Sourcing quality products

But customer satisfaction starts at the beginning of the supply chain, long before delivery. Malinda, stresses that this is something Urban.lk is adamant about. The process starts with sourcing the products. Currently, Urban.lk hosts products directly from the manufacturers or manufacturer licensed resellers. Secondly, comes the quality checks for the products.

This is where the company continuously verifies the quality and condition of the products on sale. Every product undergoes quality checks prior to dispatch. Each customer care member is trained to perform these quality checks.

But quality assurance isn’t limited to quality checks. This would also refer to getting customer feedback and taking necessary action. For example, if a customer has trouble setting up a Philips Hue Light system, a team member could offer a walkthrough of the product. In another instance, if a customer is worried about the durability of a pair of Marshall Headphones, the team would look to address these concerns personally.

Even after a fulfilled purchase, the platform follows a money-back guarantee return policy. So, in case you’re unhappy with your product, you could always return the product and get your money back. Provided the product packaging is retained in its original state.

Urban.lk’s catalogue includes several premium products ranging from JBL waterproof speakers, Vinyl players, to Burberry perfumes. But there’s always the chance that you might not find what you’re looking for. This is where Urban.lk’s “request a product” feature comes in handy. If you say, are looking for a Devialet Phantom Gold, you can request for the product on the platform. Urban will search for the requested product and will offer a quoted price. If you’re happy with the quote, Urban.lk can bring the product down for you within 6 working days with the warranty.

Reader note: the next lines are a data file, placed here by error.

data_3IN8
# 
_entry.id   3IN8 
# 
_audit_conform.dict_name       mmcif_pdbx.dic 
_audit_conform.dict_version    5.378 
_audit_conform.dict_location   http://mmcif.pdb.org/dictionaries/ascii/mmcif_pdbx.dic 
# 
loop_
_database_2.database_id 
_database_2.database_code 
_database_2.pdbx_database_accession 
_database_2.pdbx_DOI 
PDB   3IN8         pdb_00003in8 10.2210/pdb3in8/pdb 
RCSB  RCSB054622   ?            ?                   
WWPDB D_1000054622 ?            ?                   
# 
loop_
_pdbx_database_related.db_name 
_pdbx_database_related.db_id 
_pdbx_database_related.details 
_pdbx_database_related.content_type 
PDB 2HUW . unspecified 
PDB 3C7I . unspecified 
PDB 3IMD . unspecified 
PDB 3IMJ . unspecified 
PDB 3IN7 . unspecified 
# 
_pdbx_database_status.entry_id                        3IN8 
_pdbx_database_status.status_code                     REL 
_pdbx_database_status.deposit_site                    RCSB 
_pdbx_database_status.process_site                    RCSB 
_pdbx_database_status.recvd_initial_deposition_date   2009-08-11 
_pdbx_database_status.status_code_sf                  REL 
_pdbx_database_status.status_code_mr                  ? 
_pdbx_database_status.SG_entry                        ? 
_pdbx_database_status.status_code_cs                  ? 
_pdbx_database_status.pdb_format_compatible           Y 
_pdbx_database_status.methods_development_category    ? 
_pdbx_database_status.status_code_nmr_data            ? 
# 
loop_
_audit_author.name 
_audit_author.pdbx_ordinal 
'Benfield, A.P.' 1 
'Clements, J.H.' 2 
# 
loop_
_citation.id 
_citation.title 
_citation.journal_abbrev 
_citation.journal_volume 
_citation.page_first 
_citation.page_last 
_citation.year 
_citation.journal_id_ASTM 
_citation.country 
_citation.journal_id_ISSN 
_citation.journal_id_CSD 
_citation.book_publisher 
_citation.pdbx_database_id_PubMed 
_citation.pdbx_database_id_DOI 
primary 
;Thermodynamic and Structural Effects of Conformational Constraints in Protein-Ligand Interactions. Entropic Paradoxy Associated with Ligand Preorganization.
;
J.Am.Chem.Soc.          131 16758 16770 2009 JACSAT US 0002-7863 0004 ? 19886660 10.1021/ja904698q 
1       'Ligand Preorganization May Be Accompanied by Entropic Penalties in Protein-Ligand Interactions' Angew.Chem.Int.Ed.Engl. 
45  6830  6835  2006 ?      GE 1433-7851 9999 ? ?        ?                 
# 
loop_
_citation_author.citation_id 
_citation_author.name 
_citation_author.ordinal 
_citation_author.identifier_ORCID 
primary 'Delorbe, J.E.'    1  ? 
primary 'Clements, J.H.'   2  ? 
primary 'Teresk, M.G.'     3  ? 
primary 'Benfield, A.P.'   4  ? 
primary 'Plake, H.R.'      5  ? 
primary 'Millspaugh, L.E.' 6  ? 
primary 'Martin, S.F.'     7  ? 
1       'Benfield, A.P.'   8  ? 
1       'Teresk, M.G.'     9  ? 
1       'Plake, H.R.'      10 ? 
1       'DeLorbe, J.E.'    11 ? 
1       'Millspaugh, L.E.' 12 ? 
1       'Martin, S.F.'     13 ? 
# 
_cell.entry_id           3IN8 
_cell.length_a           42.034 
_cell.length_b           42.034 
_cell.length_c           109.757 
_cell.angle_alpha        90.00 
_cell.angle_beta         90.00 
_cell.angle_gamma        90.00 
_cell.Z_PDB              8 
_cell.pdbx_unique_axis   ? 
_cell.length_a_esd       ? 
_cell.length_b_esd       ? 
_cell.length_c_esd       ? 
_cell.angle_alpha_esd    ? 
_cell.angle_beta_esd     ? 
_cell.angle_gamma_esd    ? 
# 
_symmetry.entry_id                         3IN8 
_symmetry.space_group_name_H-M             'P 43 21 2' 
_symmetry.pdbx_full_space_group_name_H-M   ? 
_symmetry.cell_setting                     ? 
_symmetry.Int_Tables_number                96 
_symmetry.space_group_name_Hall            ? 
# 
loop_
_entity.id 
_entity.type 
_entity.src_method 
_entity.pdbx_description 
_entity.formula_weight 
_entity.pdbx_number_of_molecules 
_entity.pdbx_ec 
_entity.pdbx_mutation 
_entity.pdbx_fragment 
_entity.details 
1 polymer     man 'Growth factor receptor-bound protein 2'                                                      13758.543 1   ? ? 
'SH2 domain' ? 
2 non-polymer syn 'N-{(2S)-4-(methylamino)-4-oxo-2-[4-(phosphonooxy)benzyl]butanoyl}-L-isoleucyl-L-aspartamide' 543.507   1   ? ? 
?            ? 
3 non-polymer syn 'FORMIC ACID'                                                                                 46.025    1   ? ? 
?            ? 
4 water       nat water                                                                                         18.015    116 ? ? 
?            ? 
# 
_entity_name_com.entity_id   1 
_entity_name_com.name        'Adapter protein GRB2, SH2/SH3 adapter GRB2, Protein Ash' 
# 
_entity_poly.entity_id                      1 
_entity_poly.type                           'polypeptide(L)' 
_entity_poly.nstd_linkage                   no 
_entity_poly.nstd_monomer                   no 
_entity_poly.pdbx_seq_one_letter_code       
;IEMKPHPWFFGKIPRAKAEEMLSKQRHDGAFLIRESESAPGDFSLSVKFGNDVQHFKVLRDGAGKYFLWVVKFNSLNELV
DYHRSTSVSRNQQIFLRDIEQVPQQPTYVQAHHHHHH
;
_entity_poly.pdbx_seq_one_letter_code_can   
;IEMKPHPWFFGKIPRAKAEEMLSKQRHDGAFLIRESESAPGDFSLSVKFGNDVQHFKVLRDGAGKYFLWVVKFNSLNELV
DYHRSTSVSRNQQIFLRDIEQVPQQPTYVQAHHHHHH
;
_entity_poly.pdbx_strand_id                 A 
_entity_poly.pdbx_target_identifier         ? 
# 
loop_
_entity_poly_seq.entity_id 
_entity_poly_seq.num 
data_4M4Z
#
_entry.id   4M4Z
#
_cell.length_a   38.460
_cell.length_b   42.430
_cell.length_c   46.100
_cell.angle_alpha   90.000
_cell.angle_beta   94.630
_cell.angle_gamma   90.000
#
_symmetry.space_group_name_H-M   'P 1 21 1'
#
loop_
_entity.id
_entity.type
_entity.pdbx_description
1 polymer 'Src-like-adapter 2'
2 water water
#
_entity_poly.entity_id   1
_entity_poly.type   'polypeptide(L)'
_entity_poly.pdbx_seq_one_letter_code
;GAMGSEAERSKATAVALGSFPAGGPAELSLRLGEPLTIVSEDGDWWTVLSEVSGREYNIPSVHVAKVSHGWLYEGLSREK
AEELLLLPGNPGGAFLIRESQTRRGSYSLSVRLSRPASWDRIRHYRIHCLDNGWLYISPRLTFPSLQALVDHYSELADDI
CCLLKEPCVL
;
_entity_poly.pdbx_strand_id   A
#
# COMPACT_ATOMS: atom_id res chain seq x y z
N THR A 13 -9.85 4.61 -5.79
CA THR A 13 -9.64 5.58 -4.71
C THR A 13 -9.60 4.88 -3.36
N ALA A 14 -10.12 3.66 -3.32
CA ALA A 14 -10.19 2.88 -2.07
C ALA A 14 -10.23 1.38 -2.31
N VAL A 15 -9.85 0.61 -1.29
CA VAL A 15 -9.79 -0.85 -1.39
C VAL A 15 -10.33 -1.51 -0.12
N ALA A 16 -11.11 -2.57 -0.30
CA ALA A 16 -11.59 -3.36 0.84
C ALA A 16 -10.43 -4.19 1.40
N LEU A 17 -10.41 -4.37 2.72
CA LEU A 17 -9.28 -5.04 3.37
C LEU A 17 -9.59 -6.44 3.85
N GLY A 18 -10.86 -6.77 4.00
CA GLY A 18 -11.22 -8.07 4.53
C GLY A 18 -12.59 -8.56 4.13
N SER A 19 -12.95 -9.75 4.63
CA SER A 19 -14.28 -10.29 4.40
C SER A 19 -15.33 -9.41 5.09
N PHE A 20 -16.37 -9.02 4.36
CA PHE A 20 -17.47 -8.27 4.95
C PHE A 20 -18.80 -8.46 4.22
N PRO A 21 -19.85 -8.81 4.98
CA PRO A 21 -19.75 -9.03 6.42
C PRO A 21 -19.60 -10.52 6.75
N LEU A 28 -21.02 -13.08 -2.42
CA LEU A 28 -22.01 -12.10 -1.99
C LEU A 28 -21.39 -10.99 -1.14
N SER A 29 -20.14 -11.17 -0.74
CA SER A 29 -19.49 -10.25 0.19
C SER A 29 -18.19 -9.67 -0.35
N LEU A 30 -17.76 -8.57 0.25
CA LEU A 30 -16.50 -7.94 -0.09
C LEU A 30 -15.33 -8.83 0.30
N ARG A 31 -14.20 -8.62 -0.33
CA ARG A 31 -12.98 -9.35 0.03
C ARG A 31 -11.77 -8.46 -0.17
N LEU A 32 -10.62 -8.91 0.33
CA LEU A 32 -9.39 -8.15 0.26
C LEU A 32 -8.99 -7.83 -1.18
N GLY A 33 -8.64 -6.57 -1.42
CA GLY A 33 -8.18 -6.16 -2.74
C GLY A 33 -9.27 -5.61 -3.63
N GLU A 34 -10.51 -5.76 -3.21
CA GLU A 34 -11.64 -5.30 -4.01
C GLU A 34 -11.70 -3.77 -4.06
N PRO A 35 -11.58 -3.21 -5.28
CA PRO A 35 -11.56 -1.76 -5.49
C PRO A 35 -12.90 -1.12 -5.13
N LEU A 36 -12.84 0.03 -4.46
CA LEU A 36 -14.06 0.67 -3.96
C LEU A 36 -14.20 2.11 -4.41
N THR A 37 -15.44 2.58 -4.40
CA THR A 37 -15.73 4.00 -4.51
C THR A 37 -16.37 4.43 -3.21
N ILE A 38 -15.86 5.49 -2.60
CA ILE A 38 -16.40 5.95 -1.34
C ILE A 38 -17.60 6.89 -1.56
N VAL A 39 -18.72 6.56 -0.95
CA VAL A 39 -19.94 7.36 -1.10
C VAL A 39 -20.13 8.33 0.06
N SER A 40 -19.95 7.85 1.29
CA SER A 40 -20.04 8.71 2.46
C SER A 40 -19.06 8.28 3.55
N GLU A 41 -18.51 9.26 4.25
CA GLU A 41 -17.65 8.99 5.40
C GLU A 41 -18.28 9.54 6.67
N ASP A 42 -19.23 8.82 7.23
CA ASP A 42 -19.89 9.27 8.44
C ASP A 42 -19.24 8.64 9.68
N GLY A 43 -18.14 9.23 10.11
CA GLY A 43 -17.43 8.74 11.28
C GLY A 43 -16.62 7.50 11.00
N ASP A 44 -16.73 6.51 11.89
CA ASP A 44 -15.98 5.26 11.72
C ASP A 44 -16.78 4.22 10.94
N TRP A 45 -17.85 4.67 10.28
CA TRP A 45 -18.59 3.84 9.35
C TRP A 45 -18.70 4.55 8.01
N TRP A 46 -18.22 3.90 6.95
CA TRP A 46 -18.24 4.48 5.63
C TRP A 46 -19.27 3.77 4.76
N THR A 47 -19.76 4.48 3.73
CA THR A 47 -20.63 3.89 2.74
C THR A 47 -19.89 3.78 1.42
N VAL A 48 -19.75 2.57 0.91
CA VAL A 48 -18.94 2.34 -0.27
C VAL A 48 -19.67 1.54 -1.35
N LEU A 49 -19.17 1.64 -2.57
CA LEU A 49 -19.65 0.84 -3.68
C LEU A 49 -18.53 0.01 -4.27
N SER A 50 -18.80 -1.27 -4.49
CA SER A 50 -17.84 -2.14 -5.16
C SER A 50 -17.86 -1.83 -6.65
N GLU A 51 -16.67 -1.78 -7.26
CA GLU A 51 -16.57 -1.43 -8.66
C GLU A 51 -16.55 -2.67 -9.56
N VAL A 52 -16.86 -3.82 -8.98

Acting on customer feedback

As far as customer satisfaction goes, Urban.lk takes reviews and feedback very seriously. The company is keen on maintaining a 4.9 average out of a 5.0 rating score. The aim is to ensure customer satisfaction no matter the cost.  This could be in the form of addressing a customer complaint or a simple inquiry. So, from the 1 to 10 rating scale, any rating that falls 8 or below constitutes a personal call from Urban.lk to inquire where the platform has fallen behind.

In terms of feedback, Urban.lk gathers customer data at two points. One is immediately following a purchase. The other is in the form of customer feedback following the delivery. The idea is to gather data to improve the existing service.

For convenience and transparency

Transparency is another area Urban.lk feels other platforms currently lack. For example, if a package is likely to be delayed, it should be the platform’s responsibility to inform the customer beforehand. Yes, delayed deliveries are problematic on their own. But Urban.lk believes that most of these delivery related customer complaints are a result of the lack of transparency. That’s one of the things that Urban.lk looks at with live tracking. If there is any sort of complication or a mishap from the logistics side, Urban.lk would inform the customer accordingly.

Convenience is also a consideration for the company. Of course, that’s one of the selling points for any online platform. Urban.lk wants to take this a bit further. For example, if you have a pending warranty claim, you don’t need to visit an office physically. Repairs or replacements under warranty claims are streamlined such that you don’t need to do anything.